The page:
It also introduces an element of cutting corners. The ease of generating a campaign image will likely attract newcomers to the field and they could lure some tight-fisted clients whose priority is the budget than quality in such campaigns.
With AI poised to play a significant role in creating advertisements, the industry will require new skill sets and a re-evaluation of traditional roles. Ensuring that the workforce remains competitive and relevant will depend heavily on training and adaptation.
“Artists and photographers can adapt to the rise of AI image generators in several ways,” says Manzoor Ahmed Hameed, a former New Media Officer with Mathrubhumi. He closely follows advances in the field of AI and occasionally dabbles in creating images with it, sharing them on his Facebook page as a pastime.
“One way is to learn how to use these tools to their advantage. For instance, artists can utilise AI image generators to preview their own work and experiment with different concepts before creating a final piece. They can also employ AI image generators to generate new ideas and find inspiration for their work.”
“Additionally, artists and photographers can continue to enhance their skills and knowledge in areas such as graphic design, photography, and art terminology. This will help them remain competitive in the industry and continue producing high-quality work that stands out from AI-generated images,” he says.
The role of AI in marketing campaigns won’t be limited to just a few ads. It will assist in analysing data to gain insights into consumer behaviour, preferences, and trends, enabling the creation of more targeted and effective ad campaigns. This process will also facilitate resource reallocation, encourage experimentation, and explore new creative approaches.
Social media posts indicate that AI-generated ads have appeared in Kerala's mainstream media before, but the Kalyan ad is the first acknowledged instance of a full-page ad featuring virtual people. The internet buzz it generated is likely to pave the way for wider AI adoption in the advertising sector in Kerala.
Nair from Maitri Advertising agrees. “We will continue to use AI in the future, but with quality human intervention.”
Jumbo AI plan reported
When a temple in Thrissur, Kerala used a robotic elephant for its festival, it grabbed the news headlines. Now comes the news that a team headed by KP Unnikrishnan, co-founder and chief scientist at US-based AI startup E-Neuro Learn is planning to create an AI-enabled elephant robot that has sensory capabilities, reports Mathrubhumi. “The elephant will be able to identify people and understand commands,” said Unnikrishnan, who hails from Thrissur district. It all sounds very ambitious and the report doesn’t give any details about the time frame of the project.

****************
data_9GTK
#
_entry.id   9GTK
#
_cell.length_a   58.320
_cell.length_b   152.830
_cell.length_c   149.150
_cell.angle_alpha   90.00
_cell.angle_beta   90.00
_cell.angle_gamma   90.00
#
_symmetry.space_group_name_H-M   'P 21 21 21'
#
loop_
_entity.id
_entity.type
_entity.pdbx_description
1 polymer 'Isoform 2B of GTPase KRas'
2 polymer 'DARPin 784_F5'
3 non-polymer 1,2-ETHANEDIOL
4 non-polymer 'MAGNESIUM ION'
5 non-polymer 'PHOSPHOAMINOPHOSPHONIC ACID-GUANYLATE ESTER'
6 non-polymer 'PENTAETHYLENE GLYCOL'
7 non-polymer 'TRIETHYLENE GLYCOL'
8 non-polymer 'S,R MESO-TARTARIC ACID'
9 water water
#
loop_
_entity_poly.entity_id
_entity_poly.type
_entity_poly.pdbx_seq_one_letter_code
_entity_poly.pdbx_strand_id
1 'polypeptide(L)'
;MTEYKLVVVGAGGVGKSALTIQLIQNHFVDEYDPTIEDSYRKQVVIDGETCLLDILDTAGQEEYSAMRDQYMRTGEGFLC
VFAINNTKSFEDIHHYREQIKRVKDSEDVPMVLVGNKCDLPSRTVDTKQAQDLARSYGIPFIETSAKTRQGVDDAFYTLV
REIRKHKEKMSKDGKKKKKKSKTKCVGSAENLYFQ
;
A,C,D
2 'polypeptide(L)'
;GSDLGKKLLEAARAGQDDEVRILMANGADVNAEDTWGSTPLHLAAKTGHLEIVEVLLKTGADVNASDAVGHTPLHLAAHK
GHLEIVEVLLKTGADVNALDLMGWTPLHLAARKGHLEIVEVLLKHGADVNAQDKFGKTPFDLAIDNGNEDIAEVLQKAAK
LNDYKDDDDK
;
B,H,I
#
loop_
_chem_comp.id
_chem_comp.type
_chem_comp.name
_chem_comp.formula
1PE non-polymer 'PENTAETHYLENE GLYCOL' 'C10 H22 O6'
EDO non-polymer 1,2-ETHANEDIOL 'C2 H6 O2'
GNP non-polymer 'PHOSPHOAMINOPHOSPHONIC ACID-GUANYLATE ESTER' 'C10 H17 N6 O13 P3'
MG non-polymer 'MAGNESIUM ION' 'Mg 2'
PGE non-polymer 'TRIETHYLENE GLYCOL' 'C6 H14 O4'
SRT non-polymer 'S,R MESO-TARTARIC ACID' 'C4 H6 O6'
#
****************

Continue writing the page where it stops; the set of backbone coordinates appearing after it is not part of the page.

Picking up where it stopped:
But robotic cats and dogs are attracting a lot of attention at the ongoing World Robot Conference 2023 in Beijing. The bionic robot cat, metaCat, developed by Elephant Robotics, has blue eyes and soft hair that will shake its head, wag its tail, stretch, meow, and purr when people touch it. Many robotic firms have unleashed their robodogs at the fair which shook hands with fairgoers and performed handstands on their front paws. Meanwhile, an AP report also says humanoids are performing impressive tasks at the fair like serving Chinese tea, preparing ice cream cones, and giving visitors back massages.
EV sales in Kerala continue to soar
The sale of electric vehicles continues to be impressive in Kerala, despite the state government not offering any incentives, unlike other places in India. According to a report in The New Indian Express, as of August 15th, the state had registered 47,329 EVs, constituting 10.3 percent of the total number of registrations. The report also suggests that if Kerala had incentives like tax breaks for EVs, it could have been the top place, a title that went to New Delhi. Eldo Benjamin, Senior Vice President (Sales and Marketing) at Nippon Toyota, mentioned in the report that supply shortages are also a problem as manufacturers are struggling to meet the surging demand. Therefore, it's not just the government at fault here.
Superconductor claims fail to hold up
The excitement about a superconductor that we mentioned recently has now died down. Apparently the claim by a team of South Korean researchers about LK-99 is now proving to be a dud. Dozens of studies published in the last week or two have come around to this conclusion, reports TechCrunch. Several independent labs checked out the claims and gave a quick thumbs down. The Korean team revealed their methods and experts at other labs across the world found out there were flaws in it. As the TechCrunch report says, one silver lining of this episode is that scientific process of validating claims remains still robust.
Pink pineapple has a rosy future
While it might not be directly related to the recent Barbie’s fashion craze, even agriproducts giant Fresh Del Monte is getting a taste of the pink fever. Their profits soared higher thanks to the sales of their pink-fleshed pineapples. This exotic pineapple variety, known as Pinkglow, is the result of 16 years of research. Scientists tinkered with its flesh to produce more lycopene, the same pigment that turns watermelons and tomatoes red. Now, these blushing beauties are mostly grown in Costa Rica and have become all the rage in the US and Canada despite costing around 39 US dollars for one fruit.